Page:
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Members of the Duke Nicholas School of the Environment march during the annual Durham Pride parade on Saturday, Sept. 28, 2019 on Duke's east campus. The Pride events in Durham started in 1981 after protests by the LGBTQ community in response to a murder and attack of sunbathers at the Little River. The Pride event in Durham has continued to be a way for the city to celebrate and support their LGBTQ+ community.

Stepping off the event parking lot onto Main Street for Durham Pride was like walking into a world filled with rainbows. Rainbow flags, rainbow clothes and even rainbow hair and body paint saturated the Duke University lawn, which was filled with vendors selling rainbow merchandise.  

On Saturday, Sept. 28 from 10 a.m. to 4 p.m., tents were posted behind the East Duke Building for vendors, information and promotions. The 33rd annual Durham Pride march was at 11 a.m. It is the oldest Pride march in North Carolina. The GLBT Center at NC State sponsored several vans for students to ride up to the event and had a truck to march with in the parade.

Kip Perry, a graduate student in liberal studies, joined the GLBT Center in marching for NC State. She said Durham Pride was her first time at a Pride event, and it changed her perspective on Pride and the surrounding communities.

"Pride, before I came, meant probably just corporations looking good," Perry said. "Now that I've been here, it's still a little bit of corporations looking good, but also it means young LGBT and people of color selling their products, and they're able to work with local businesses … It also is information; I was able to get a bunch of Plan B’s and condoms and some STI testing and stuff, so it's resources as well. So, my opinion has changed a little bit."

Perry sported a tote bag full of handouts from the event such as flyers, accessories and candy. Ryan Pecaut, a third-year studying industrial engineering, said the Department of Engineering also sponsored vans for its students which garnered about 15 additional attendees. He said he has been to the parade in the past, but was pleased with NC State's turnout this year.  

"I'm an engineering student, so I definitely wanted to join, and I also wanted to get more engineering students involved," Pecaut said. "We brought a whole bunch of engineering students this year." 

The parade lasted for about an hour and a half. Some floats returned as energized as they left, flags waving and music blasting, while others were gutted by the heat, with half their marchers or more leaving early to get food or take a break in the low-stimulation area marked off across the street behind the food trucks. There was also a water station near the info booth to help marchers, vendors and attendees alike beat the heat.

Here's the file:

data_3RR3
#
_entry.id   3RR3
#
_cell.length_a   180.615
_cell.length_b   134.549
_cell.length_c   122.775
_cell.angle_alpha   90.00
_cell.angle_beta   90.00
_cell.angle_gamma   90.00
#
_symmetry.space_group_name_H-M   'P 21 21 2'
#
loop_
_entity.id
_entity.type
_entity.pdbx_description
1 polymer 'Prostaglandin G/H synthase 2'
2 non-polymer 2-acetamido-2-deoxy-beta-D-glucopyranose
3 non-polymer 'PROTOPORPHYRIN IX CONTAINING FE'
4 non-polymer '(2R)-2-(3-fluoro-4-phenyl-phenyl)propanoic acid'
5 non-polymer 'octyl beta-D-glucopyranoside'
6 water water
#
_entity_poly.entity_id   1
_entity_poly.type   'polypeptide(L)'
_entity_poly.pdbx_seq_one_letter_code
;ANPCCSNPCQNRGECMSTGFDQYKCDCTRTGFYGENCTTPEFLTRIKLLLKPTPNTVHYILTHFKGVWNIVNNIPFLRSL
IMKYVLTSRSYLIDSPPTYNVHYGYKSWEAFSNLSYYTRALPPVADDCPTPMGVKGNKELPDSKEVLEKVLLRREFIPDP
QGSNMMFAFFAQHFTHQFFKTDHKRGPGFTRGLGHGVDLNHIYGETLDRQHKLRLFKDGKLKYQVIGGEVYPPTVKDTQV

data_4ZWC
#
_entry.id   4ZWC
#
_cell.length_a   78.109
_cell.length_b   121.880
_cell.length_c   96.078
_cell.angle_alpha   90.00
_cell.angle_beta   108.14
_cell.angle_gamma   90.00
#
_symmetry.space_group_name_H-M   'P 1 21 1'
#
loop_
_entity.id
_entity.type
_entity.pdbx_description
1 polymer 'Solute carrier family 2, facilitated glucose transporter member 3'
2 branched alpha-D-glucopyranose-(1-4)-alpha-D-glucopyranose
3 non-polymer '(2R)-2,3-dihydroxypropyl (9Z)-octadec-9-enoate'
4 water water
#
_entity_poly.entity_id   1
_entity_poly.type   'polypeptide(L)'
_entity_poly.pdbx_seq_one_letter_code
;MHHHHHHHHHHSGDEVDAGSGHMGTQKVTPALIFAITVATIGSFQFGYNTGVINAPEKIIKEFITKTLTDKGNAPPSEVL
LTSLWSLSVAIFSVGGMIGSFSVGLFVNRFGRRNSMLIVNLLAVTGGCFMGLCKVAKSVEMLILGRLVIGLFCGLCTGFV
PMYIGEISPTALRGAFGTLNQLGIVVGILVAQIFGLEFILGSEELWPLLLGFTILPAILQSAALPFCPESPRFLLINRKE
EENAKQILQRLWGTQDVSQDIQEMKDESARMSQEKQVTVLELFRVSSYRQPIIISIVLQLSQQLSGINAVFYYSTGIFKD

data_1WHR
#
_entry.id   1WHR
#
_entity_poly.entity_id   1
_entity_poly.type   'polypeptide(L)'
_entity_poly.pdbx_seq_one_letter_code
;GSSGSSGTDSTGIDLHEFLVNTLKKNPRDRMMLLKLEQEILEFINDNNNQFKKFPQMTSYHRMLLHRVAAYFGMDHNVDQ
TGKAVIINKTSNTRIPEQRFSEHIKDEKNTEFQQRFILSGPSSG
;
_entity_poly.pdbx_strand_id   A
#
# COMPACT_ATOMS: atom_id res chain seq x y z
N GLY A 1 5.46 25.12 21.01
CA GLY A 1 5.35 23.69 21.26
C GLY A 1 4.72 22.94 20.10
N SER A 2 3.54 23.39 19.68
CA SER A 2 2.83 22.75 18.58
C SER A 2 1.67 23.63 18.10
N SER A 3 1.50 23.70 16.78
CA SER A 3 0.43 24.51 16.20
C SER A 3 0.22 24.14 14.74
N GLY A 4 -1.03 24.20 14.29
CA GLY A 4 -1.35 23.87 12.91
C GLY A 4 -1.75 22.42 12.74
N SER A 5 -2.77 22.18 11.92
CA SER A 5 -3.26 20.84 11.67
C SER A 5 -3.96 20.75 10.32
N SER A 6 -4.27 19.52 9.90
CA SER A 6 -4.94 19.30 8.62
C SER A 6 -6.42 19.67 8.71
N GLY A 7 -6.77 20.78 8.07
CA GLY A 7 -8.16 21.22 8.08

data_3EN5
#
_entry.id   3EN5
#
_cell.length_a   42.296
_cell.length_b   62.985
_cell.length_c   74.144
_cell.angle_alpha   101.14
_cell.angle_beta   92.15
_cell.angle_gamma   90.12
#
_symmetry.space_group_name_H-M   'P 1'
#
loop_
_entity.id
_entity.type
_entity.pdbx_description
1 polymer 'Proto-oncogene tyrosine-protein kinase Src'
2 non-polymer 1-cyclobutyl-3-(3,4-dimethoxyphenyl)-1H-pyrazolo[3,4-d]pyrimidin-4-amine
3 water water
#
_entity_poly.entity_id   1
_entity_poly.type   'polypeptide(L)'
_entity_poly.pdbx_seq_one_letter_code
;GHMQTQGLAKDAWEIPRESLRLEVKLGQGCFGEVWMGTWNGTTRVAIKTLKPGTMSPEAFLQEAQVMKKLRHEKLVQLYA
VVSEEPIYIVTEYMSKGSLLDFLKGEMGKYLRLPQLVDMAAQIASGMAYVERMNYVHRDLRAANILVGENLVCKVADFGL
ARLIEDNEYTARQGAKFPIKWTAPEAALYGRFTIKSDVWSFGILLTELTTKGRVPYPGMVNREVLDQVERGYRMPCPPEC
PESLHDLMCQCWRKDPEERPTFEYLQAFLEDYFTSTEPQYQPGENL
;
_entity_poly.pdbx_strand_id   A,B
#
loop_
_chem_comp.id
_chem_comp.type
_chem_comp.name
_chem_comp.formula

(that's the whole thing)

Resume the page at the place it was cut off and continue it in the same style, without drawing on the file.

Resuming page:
Jazz Gomez-Gadd sold paper flowers for one of the most popular tents at the event. The flowers came in all colors, sizes and arrangements, from long multicolored chains to huge individual blossoms.  

"Paper flowers have been in my family for generations, and I turned it gay," Gomez-Gadd said. "I mean that as an umbrella term, but I now use them to spread love and have a good time … I felt like it was something I really wanted to do, and it's a really big part of our generation, my generation, to be all accepting and loving of others."

Gomez-Gadd said to them, Pride meant "community and acceptance and crazy costumes." All three could be found in abundance at Durham Pride; drag queens marched in the parade beside stilt walkers and people in fur suits or just harnesses and underwear. 

Olivia Ford, a student at Elon University, said the event was her first Pride. 

"I just kind of wanted to celebrate my own identity and be around similar people," Ford said. "Just finding that niche of people that you really connect with, and you feel at home, like you can look around, look at people and not feel out of place."

It was certainly hard to feel out of place at Durham Pride. NC State's GLBT Center and Department of Engineering joined people of all races, ages and sexualities to form a different kind of rainbow which shone throughout the event. The oldest Pride march in North Carolina doesn't show any signs of slowing down, and hopefully NC State students will continue to grow their numbers at the event in the future.